Jeff arranged for a pick up in the morning to go rock climbing and was away for the bulk of the day, so we took the opportunity to see Taos Pueblo, the oldest dwelling in North America. They make you pay for a camera permit, which is totally worth it in terms of capturing the memories, but it makes you feel a bit dirty. You aren’t allowed to take pictures of any people without their permission, and you need to be careful in some places (like the chapel, where cameras are not allowed). This wasn’t much different than some of the protocol we saw in Rome.
You could probably spend all day at the Pueblo if you really wanted to. I couldn’t help feel that it was too exploitative. Either I was exploiting them, or they were exploiting me – maybe a bit of both? There was just something forced about the exchange. Some people were very nice, some were less so.
We snacked on “fry bread,” a native specialty. We tried blue corn bread first, drizzled with local honey. Then we sampled some white corn fry bread with honey and as an “Indian taco.” I preferred the blue corn, and the taco of course had meat – a turn off for me. While the bread was tasty, it left us a bit unsatisfied considering we still had a lot of time to kill before dinner. So back in downtown Taos we went to the Bent St Cafe just to chill. Not far away, a street musician with guitar was playing songs like “Puttin’ On The Ritz” and “Handle Me With Care.” After his set, I saw Hambone again, and he invited me to play, so we did Morning Blues together.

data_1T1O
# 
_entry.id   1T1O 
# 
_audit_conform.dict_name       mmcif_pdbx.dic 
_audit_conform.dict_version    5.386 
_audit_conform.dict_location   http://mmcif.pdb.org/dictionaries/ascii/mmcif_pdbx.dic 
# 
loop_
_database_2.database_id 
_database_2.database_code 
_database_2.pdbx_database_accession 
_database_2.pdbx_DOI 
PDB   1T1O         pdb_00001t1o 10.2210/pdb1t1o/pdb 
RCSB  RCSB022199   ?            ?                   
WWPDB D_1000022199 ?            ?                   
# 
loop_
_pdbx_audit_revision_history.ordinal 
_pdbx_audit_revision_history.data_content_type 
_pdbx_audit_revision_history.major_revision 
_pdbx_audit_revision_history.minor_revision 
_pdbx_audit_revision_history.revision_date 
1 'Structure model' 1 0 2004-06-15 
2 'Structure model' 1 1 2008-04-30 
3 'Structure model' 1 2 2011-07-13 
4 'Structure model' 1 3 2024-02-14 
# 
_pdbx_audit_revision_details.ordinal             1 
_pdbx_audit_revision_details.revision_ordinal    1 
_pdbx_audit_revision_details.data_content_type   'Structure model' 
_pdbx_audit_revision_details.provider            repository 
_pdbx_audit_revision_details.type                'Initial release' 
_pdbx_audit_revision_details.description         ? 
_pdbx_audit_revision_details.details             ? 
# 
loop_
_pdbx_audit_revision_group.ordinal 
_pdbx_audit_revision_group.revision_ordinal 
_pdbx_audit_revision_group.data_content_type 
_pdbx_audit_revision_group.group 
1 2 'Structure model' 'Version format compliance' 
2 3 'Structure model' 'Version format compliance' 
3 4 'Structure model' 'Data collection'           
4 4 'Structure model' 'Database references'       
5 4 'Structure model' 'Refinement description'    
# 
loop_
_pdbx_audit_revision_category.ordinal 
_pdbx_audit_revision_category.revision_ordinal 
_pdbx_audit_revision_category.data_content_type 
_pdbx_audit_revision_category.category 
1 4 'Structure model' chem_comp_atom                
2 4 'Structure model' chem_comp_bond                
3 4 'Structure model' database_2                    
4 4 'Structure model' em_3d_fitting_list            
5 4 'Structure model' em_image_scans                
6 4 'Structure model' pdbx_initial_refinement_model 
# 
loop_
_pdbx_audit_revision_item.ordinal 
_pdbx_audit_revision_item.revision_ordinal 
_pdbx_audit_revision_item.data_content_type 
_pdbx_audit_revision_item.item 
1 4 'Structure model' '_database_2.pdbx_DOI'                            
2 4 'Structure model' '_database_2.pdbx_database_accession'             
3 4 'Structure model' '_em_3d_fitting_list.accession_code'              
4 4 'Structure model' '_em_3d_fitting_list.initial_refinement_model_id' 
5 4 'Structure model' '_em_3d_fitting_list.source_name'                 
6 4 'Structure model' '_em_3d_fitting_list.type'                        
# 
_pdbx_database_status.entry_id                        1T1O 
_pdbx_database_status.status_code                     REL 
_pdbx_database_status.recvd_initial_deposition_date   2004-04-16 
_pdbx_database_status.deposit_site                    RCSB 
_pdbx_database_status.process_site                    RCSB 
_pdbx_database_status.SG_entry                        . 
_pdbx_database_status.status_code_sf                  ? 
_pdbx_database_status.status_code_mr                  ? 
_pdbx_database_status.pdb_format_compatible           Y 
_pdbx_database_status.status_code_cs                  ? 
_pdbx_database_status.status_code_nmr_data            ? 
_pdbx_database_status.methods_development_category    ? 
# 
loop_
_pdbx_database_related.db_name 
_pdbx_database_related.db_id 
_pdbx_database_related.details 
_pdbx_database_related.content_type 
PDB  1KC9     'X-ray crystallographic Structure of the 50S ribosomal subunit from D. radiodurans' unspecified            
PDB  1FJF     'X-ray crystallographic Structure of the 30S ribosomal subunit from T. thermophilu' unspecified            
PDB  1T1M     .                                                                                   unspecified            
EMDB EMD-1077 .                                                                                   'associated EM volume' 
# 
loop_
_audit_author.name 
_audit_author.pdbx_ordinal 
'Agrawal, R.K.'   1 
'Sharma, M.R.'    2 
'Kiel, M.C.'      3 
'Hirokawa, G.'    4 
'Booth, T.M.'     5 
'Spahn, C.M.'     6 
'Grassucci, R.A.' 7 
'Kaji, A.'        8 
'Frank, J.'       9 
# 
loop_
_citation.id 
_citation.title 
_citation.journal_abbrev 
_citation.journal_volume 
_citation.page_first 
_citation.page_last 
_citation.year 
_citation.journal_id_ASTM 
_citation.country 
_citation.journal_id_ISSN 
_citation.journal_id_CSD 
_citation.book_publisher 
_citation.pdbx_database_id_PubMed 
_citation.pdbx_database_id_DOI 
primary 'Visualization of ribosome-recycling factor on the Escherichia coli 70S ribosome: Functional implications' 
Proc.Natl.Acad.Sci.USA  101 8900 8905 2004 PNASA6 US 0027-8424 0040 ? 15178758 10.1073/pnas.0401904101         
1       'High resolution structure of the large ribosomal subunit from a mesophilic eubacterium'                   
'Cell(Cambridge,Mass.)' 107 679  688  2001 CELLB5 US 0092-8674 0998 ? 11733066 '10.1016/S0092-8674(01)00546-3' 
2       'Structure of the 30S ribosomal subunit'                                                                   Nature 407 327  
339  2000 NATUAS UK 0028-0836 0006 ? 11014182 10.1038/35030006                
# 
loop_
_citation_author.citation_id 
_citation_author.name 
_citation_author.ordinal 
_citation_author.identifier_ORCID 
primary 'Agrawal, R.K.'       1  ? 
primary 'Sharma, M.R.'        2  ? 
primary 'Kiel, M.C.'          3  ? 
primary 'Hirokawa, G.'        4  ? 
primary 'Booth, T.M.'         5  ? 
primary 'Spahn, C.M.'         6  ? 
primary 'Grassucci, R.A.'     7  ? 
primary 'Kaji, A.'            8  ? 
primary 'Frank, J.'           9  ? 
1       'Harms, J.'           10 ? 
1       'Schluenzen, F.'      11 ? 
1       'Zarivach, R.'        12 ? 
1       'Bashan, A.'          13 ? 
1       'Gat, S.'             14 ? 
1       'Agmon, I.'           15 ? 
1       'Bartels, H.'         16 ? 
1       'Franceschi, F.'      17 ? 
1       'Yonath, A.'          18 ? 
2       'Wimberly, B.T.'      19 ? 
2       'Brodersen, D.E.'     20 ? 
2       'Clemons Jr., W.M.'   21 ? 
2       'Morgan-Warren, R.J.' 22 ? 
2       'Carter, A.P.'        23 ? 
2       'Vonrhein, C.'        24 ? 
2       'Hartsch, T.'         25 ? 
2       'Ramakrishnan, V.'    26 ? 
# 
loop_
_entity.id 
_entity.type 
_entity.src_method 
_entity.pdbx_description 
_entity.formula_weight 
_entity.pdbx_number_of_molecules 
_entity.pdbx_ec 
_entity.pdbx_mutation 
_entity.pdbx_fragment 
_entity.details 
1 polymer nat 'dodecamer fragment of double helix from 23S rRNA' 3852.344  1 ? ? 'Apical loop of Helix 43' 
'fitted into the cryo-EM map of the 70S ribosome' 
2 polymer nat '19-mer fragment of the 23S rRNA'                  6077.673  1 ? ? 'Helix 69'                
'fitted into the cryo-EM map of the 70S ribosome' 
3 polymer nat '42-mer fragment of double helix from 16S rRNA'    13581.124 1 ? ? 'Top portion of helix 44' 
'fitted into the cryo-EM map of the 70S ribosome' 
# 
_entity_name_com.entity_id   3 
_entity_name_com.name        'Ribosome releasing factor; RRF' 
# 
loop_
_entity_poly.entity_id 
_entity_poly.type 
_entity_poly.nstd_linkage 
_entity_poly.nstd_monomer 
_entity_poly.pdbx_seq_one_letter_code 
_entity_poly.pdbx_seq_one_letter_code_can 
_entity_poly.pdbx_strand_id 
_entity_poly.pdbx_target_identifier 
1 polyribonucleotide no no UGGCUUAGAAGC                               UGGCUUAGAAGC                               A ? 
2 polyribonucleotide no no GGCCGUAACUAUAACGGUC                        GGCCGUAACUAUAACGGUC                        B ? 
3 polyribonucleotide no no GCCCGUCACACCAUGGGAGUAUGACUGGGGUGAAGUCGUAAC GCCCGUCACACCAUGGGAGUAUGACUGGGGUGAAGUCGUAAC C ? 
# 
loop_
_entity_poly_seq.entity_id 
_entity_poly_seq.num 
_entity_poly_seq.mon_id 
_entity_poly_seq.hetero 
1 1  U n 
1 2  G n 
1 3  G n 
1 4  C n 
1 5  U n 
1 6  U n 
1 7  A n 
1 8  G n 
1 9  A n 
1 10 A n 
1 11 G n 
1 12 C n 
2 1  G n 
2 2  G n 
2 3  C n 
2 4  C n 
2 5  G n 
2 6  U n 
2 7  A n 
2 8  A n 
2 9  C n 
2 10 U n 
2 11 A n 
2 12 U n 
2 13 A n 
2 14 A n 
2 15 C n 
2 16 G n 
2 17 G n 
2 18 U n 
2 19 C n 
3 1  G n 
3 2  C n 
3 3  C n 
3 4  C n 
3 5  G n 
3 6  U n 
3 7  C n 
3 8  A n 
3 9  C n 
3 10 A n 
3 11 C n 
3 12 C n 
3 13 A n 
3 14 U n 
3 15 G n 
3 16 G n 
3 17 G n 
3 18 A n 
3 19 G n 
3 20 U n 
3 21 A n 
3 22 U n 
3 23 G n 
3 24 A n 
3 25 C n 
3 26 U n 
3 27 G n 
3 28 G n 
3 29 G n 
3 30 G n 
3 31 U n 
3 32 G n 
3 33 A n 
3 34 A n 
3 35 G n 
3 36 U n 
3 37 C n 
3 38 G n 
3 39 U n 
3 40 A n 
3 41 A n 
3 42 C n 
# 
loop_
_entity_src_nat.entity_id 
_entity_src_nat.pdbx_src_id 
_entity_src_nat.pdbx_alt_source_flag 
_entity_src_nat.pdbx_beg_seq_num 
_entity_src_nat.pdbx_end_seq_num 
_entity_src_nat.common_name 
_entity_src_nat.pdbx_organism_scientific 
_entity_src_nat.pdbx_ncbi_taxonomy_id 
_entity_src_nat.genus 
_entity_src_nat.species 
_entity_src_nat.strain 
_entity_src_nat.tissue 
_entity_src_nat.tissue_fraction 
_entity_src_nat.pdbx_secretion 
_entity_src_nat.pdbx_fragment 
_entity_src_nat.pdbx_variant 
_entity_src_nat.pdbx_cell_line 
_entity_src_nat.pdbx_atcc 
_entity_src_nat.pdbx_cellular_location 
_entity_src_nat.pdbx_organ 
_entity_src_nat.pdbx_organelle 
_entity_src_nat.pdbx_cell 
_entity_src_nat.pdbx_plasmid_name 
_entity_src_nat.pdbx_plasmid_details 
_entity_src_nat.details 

Supposedly there was something called “Taos Happening” going on at the Sheepskin Complex at 1405 Paseo del Pueblo Norte. It was listed in Tempo as a “multicultural, multimedia market” all things of interest, but it wasn’t what we thought when we got there. In fact we questioned if we missed the whole thing, though it was supposed to be an all day event. Instead we found more shops and some interesting artwork. Maybe that’s all there was to see.
We met up with Jeff in time for dinner. We took the long drive to Angel Fire again and ate at their visitor’s center restaurant, which was actually pretty good. The Angel Fire Ballon Festival was supposed to end with a balloon glow finale, but the wind had kicked up too much so all we got to see were the streams of flame coming from their gas engines. Still, this was something I’d never seen before, and I just tried to make the best of it.
A bit wind worn, we returned to the hotel and crashed early for the 5AM wakeup call to get on the road. Kim and the Caballeros blasted us through the last night of our stay in New Mexico, but by that point I think we were all ready to get back home.